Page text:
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7 Quick ways to turn a bad day around

7 Quick ways to turn a bad day around

    Have you had a bad day recently? This is me raising my hand alongside you. My most recent “bad day,” like most days, wasn’t wholly bad. It just had some bad parts that I allowed to spread across my entire day and sour the entire mix.

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    That doesn’t need to happen! While I’ve yet to reach the point where I avoid bad days entirely, here are some things I’ve found help turn what could be a bad day into something better.

    1. Make a list of things you’re grateful for

    This one is so simple! If you’re having a rotten day, grab a piece of paper and start listing things you’d be grateful for if you were in a grateful mood. As expected, you’ll soon find that the growing list of things to be grateful for in your life dwarfs whatever is ruining your day and you can move on with your life. Read more about the qualities of grateful people here.

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    2. Clear out your inbox

    If you don’t work at a job that requires you to spend time around the corporate email monster, this might not resonate with you as much. But if you do, know that your perspective can be changed dramatically just by selecting all your emails and placing them into an archive folder. If it needs to be done today, move that email back into your inbox and knock the task off. Setting aside the conversations that can wait in favor of earning a productive finish to your day will always prove worthwhile.

    3. Phone a good friend

    Call a friend who won’t allow you to gripe about your problems for more than a few minutes before turning the conversation to something far more interesting than what’s making you sad. Talking to somebody you trust who cares enough to guide you toward positive thinking has tremendous value. It’s basic, sure. But so are most things that work really well yet are so often forgotten early on.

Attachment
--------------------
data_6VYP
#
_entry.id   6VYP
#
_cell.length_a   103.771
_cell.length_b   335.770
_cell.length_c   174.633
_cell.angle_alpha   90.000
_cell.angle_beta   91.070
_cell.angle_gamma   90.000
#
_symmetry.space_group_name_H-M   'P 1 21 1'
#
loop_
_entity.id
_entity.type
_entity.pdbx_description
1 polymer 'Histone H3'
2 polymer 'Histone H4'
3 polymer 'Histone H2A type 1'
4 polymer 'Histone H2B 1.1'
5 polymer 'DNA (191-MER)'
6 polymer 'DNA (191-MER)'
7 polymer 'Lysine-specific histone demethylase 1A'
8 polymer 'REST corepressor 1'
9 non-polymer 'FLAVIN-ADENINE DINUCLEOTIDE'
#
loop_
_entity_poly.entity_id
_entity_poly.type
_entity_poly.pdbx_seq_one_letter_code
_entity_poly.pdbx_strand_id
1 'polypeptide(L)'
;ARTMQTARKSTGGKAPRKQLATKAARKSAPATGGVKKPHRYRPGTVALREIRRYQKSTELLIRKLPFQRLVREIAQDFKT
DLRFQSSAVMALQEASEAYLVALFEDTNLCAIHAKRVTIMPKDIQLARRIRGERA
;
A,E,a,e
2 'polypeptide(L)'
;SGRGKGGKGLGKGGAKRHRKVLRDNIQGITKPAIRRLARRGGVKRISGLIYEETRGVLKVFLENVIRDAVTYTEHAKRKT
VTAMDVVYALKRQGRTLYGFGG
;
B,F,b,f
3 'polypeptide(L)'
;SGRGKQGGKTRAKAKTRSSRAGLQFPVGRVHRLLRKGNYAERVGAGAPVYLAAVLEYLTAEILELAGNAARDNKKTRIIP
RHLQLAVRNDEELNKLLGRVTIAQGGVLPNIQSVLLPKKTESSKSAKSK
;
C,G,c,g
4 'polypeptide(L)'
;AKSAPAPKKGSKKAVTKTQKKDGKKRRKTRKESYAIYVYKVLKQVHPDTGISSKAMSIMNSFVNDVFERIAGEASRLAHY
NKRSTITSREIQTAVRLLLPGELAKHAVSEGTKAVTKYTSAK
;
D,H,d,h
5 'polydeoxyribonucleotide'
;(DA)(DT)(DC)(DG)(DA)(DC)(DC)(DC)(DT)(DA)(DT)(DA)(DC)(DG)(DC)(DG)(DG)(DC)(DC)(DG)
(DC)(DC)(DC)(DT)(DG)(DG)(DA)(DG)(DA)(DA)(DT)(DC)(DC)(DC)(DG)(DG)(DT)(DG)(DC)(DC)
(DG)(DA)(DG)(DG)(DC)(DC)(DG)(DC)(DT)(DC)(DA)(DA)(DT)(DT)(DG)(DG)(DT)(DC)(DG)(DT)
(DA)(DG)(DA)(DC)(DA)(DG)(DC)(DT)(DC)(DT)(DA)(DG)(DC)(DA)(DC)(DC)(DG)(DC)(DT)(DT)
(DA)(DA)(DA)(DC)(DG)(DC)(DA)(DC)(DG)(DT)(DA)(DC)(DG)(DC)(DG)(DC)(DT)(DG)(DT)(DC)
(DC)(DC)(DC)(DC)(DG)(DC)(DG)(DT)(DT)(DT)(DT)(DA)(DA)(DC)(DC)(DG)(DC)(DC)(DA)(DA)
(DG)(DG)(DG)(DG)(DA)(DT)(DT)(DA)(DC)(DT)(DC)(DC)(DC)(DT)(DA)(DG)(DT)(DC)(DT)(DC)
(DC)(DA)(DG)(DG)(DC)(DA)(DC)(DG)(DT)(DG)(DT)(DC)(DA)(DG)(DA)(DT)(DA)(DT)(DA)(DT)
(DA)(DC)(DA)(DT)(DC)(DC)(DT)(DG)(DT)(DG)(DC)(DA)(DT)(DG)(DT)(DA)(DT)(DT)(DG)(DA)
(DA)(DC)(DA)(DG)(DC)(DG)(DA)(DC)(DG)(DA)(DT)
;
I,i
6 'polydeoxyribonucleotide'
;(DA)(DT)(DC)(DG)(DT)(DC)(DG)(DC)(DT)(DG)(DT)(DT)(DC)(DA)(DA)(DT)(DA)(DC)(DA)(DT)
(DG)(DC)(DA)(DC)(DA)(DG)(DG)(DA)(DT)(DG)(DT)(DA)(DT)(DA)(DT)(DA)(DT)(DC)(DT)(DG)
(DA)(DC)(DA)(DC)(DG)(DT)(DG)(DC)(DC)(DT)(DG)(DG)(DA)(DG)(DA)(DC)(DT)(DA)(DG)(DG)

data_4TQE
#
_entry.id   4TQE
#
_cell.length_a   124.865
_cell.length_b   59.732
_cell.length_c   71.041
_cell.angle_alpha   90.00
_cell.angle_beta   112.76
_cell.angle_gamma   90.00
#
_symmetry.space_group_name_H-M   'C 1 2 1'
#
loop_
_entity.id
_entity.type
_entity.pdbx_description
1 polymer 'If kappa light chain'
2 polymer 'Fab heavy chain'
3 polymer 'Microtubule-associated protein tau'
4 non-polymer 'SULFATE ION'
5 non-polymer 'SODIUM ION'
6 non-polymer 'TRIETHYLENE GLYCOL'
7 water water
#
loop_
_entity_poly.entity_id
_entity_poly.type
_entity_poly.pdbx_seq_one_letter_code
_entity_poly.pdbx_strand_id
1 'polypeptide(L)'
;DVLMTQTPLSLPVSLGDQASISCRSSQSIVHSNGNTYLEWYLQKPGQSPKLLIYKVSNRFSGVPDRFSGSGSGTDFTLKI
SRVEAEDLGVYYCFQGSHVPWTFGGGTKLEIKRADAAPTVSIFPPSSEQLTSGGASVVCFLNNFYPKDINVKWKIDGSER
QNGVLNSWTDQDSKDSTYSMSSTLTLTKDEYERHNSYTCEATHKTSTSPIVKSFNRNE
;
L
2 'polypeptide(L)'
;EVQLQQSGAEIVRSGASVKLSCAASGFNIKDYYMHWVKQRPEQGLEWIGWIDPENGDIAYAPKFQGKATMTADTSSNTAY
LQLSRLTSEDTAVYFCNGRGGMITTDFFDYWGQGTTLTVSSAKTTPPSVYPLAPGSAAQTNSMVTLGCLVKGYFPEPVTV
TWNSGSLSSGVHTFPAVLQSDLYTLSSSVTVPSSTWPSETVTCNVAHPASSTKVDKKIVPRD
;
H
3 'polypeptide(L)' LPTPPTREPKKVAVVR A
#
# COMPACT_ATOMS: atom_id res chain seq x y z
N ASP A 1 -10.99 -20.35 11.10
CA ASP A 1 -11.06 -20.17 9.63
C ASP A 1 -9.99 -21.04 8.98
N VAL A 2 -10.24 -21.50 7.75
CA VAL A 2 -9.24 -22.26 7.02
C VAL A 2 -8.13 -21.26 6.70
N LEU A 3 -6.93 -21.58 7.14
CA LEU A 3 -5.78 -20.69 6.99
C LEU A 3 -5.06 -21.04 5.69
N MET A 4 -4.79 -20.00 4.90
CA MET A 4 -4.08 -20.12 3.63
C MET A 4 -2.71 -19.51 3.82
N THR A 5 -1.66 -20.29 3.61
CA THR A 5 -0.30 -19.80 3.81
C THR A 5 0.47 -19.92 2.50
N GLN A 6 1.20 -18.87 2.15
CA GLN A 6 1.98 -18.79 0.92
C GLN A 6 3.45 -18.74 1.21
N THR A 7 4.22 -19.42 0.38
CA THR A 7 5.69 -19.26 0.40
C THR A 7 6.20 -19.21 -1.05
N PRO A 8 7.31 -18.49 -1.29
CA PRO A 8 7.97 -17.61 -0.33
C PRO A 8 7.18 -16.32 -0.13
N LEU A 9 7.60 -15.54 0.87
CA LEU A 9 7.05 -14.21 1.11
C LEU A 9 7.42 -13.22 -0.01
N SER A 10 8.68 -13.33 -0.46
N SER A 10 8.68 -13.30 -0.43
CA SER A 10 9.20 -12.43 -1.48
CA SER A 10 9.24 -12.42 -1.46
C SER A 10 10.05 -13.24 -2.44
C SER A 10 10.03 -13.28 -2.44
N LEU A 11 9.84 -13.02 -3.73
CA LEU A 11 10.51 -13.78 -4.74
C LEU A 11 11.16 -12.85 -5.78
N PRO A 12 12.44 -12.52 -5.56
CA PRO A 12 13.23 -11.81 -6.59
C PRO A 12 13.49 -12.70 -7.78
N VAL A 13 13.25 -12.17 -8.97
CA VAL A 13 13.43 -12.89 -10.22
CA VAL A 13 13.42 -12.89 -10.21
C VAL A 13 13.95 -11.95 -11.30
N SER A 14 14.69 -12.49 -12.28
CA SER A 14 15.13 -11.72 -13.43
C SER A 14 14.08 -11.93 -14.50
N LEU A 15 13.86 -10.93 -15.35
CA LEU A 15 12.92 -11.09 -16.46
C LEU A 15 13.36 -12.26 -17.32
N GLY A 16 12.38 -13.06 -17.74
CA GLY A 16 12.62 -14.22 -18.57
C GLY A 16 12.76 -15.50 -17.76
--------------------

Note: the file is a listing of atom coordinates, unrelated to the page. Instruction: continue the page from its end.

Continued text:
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    4. Help out a stranger

    Doing something for others has the dual benefit of making the world a better place while at the same time taking your focus off your own problems as you work to solve another’s. If you’re having what’s shaping up to be a bad day you may find it very helpful to go out of your way to help somebody you don’t know at all or might not know very well. I always do!

    5. Drop something from your schedule

    If you’re overwhelmed by a day gone awry one very quick solution is to drop something of lesser importance from your schedule and take some time for yourself. This is terribly simple and quite easy to do but the part of your brain that tries to convince you your work won’t survive without you will get in the way. Don’t listen to it!

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    6. Take some time just for you

    Most of us don’t schedule time alone and away from others. Whether its so we can listen to music, go for a walk, a run, or grab a cup of tea in a quiet corner, taking the time you may have freed up by clearing your schedule (see above) and investing it back into yourself will render dividends galore.

    7. Start laughing

    Laughter, even if you really have to work at it to begin with, truly is the best medicine to cure any ailment that threatens to wreck your day. You can find jokes online, watch silly youtube videos, hang out with a hysterical friend, or whatever gets you giggling. The big point here is that if you are aware of what makes you laugh you’re in a great position to set yourself up to laugh even when your day tries to get you down. We can learn a lot from kids about having fun and being goofballs. That sort of childlike whimsy, if carried into your day, will help you cut off the bad days before they get out of control and help maximize the days each week you look back on and say, wow, that was a great day!

    If you’d like to chime in with additional tips or a link to something that really makes you laugh, I’d love to read your thoughts!

    Stay blessed.

    Image: PhotoRita

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    The Gentle Art of Saying No

    The Gentle Art of Saying No

    No!

    It’s a simple fact that you can never be productive if you take on too many commitments — you simply spread yourself too thin and will not be able to get anything done, at least not well or on time.

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    But requests for your time are coming in all the time — through phone, email, IM or in person. To stay productive, and minimize stress, you have to learn the Gentle Art of Saying No — an art that many people have problems with.